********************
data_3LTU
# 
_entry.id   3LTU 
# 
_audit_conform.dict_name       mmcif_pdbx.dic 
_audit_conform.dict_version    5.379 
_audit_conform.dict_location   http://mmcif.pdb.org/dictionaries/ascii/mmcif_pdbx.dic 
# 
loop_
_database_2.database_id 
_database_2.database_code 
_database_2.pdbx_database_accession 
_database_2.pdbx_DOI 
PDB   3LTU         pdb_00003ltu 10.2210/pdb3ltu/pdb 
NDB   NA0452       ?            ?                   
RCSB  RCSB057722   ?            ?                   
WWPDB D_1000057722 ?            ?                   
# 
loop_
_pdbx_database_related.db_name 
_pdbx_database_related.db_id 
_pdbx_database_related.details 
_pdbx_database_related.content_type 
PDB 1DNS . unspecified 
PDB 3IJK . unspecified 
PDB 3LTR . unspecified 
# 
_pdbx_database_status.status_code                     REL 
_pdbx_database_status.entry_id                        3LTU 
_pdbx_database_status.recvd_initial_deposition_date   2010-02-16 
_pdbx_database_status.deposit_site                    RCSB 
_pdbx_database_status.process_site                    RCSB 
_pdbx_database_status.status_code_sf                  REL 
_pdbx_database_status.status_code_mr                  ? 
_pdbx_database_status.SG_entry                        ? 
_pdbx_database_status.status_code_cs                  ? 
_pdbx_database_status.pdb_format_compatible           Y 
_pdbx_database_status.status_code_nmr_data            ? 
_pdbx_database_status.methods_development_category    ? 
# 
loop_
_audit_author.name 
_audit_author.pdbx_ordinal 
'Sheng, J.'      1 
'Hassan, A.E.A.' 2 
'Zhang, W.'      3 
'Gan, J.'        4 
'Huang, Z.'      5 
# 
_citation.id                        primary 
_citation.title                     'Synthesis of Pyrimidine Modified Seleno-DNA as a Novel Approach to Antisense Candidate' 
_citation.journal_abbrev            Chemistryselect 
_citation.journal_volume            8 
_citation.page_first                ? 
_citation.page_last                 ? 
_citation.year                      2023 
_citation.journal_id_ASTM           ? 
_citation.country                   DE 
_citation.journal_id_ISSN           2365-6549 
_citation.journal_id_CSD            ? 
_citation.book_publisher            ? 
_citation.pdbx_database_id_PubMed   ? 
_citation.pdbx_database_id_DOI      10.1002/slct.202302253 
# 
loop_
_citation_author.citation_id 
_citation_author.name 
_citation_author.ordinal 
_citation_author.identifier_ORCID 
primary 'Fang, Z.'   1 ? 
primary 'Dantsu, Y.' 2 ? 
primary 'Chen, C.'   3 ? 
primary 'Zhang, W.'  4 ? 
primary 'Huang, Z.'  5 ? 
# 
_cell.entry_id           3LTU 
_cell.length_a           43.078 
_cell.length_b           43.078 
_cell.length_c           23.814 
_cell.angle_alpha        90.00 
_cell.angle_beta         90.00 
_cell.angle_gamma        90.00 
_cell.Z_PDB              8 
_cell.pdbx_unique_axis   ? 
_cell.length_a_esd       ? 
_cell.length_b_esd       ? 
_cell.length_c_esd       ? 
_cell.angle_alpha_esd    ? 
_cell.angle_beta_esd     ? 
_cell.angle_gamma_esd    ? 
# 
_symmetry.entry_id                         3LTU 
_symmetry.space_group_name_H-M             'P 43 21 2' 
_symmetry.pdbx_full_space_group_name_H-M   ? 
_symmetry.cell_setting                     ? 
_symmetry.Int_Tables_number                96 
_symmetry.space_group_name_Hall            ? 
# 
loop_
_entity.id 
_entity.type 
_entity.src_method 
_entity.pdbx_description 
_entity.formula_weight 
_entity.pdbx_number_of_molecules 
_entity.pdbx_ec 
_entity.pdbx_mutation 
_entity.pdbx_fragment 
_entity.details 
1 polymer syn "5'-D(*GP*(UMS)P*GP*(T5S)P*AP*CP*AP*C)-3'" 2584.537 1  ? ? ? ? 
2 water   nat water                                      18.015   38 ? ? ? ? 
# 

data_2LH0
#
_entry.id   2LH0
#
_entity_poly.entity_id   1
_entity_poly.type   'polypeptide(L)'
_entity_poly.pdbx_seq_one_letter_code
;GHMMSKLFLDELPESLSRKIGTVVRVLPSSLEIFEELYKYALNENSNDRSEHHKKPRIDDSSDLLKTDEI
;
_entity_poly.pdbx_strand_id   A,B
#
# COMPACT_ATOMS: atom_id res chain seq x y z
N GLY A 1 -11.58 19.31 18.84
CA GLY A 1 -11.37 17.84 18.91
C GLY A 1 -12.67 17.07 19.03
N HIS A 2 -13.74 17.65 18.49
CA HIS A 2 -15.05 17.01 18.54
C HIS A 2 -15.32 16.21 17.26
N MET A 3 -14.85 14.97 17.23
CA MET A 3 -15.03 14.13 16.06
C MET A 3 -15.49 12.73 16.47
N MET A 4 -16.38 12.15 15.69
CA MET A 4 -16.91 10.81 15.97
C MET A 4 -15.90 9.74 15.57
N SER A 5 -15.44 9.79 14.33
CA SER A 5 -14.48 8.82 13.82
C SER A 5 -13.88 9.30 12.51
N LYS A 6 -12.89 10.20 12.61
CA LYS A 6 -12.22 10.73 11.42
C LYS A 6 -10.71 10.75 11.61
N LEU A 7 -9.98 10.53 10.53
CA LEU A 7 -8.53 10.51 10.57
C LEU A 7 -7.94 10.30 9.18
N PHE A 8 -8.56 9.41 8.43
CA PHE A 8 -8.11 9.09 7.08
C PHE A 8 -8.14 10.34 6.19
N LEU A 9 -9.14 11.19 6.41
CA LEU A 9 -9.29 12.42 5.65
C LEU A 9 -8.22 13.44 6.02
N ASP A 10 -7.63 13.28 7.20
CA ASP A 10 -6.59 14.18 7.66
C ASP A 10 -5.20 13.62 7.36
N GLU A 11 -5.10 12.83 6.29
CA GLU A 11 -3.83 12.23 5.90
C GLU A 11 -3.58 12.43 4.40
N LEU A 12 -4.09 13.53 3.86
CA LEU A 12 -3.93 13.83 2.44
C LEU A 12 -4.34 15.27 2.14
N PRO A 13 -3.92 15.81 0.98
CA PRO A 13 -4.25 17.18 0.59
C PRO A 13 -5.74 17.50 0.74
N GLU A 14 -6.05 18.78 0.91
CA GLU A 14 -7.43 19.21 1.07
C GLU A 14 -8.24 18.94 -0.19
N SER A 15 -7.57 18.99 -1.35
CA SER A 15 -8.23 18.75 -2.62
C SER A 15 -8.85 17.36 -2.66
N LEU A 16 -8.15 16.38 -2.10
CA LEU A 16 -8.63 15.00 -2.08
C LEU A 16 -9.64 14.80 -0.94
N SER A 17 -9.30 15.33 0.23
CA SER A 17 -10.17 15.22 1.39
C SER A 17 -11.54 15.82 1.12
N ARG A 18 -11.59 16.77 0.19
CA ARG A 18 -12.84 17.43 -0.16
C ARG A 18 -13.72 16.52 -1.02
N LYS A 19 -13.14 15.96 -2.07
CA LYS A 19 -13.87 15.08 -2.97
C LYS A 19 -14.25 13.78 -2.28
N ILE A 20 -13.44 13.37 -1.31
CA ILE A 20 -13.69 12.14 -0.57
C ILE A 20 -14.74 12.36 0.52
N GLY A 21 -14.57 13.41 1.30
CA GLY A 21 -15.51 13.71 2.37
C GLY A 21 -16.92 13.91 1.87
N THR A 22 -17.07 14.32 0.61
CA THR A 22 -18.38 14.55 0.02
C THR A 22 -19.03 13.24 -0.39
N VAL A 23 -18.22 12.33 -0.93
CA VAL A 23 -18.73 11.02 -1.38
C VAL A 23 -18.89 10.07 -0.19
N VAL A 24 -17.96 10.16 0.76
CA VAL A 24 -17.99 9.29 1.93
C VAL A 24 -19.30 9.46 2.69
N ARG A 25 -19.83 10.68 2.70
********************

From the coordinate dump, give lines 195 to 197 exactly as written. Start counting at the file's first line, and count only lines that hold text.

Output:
CA VAL A 24 -17.99 9.29 1.93
C VAL A 24 -19.30 9.46 2.69
N ARG A 25 -19.83 10.68 2.70